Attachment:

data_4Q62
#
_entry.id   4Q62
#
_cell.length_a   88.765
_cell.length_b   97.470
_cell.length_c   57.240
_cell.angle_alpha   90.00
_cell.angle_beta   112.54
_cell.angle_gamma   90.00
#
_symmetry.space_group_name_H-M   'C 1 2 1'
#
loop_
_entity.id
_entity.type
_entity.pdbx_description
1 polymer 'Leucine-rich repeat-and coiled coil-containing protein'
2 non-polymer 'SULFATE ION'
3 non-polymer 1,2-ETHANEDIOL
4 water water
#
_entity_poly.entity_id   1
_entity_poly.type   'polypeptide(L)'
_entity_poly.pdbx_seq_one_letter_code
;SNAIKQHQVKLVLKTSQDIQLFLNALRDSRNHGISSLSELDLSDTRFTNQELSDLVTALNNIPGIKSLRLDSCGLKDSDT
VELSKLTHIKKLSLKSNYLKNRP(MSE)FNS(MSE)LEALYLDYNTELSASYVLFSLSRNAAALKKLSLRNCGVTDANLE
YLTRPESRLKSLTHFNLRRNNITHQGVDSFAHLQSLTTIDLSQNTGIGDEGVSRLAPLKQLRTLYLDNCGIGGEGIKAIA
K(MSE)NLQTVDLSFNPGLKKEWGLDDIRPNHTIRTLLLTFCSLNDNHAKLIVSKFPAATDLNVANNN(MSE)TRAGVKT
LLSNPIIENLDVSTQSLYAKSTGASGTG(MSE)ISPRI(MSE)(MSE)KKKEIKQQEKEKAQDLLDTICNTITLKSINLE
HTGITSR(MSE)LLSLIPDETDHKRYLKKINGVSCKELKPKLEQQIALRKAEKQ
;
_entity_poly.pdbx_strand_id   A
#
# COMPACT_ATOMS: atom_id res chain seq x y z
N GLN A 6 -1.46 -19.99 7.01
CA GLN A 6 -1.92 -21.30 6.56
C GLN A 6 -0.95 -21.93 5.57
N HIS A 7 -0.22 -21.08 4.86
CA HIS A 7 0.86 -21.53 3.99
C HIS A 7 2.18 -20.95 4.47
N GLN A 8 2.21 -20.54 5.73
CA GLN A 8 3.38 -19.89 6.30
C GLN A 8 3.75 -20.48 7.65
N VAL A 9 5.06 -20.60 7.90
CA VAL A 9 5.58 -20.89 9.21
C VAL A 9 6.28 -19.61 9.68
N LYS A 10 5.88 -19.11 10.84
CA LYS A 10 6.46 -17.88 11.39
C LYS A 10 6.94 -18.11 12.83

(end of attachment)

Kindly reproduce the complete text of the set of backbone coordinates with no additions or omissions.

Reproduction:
data_4Q62
#
_entry.id   4Q62
#
_cell.length_a   88.765
_cell.length_b   97.470
_cell.length_c   57.240
_cell.angle_alpha   90.00
_cell.angle_beta   112.54
_cell.angle_gamma   90.00
#
_symmetry.space_group_name_H-M   'C 1 2 1'
#
loop_
_entity.id
_entity.type
_entity.pdbx_description
1 polymer 'Leucine-rich repeat-and coiled coil-containing protein'
2 non-polymer 'SULFATE ION'
3 non-polymer 1,2-ETHANEDIOL
4 water water
#
_entity_poly.entity_id   1
_entity_poly.type   'polypeptide(L)'
_entity_poly.pdbx_seq_one_letter_code
;SNAIKQHQVKLVLKTSQDIQLFLNALRDSRNHGISSLSELDLSDTRFTNQELSDLVTALNNIPGIKSLRLDSCGLKDSDT
VELSKLTHIKKLSLKSNYLKNRP(MSE)FNS(MSE)LEALYLDYNTELSASYVLFSLSRNAAALKKLSLRNCGVTDANLE
YLTRPESRLKSLTHFNLRRNNITHQGVDSFAHLQSLTTIDLSQNTGIGDEGVSRLAPLKQLRTLYLDNCGIGGEGIKAIA
K(MSE)NLQTVDLSFNPGLKKEWGLDDIRPNHTIRTLLLTFCSLNDNHAKLIVSKFPAATDLNVANNN(MSE)TRAGVKT
LLSNPIIENLDVSTQSLYAKSTGASGTG(MSE)ISPRI(MSE)(MSE)KKKEIKQQEKEKAQDLLDTICNTITLKSINLE
HTGITSR(MSE)LLSLIPDETDHKRYLKKINGVSCKELKPKLEQQIALRKAEKQ
;
_entity_poly.pdbx_strand_id   A
#
# COMPACT_ATOMS: atom_id res chain seq x y z
N GLN A 6 -1.46 -19.99 7.01
CA GLN A 6 -1.92 -21.30 6.56
C GLN A 6 -0.95 -21.93 5.57
N HIS A 7 -0.22 -21.08 4.86
CA HIS A 7 0.86 -21.53 3.99
C HIS A 7 2.18 -20.95 4.47
N GLN A 8 2.21 -20.54 5.73
CA GLN A 8 3.38 -19.89 6.30
C GLN A 8 3.75 -20.48 7.65
N VAL A 9 5.06 -20.60 7.90
CA VAL A 9 5.58 -20.89 9.21
C VAL A 9 6.28 -19.61 9.68
N LYS A 10 5.88 -19.11 10.84
CA LYS A 10 6.46 -17.88 11.39
C LYS A 10 6.94 -18.11 12.83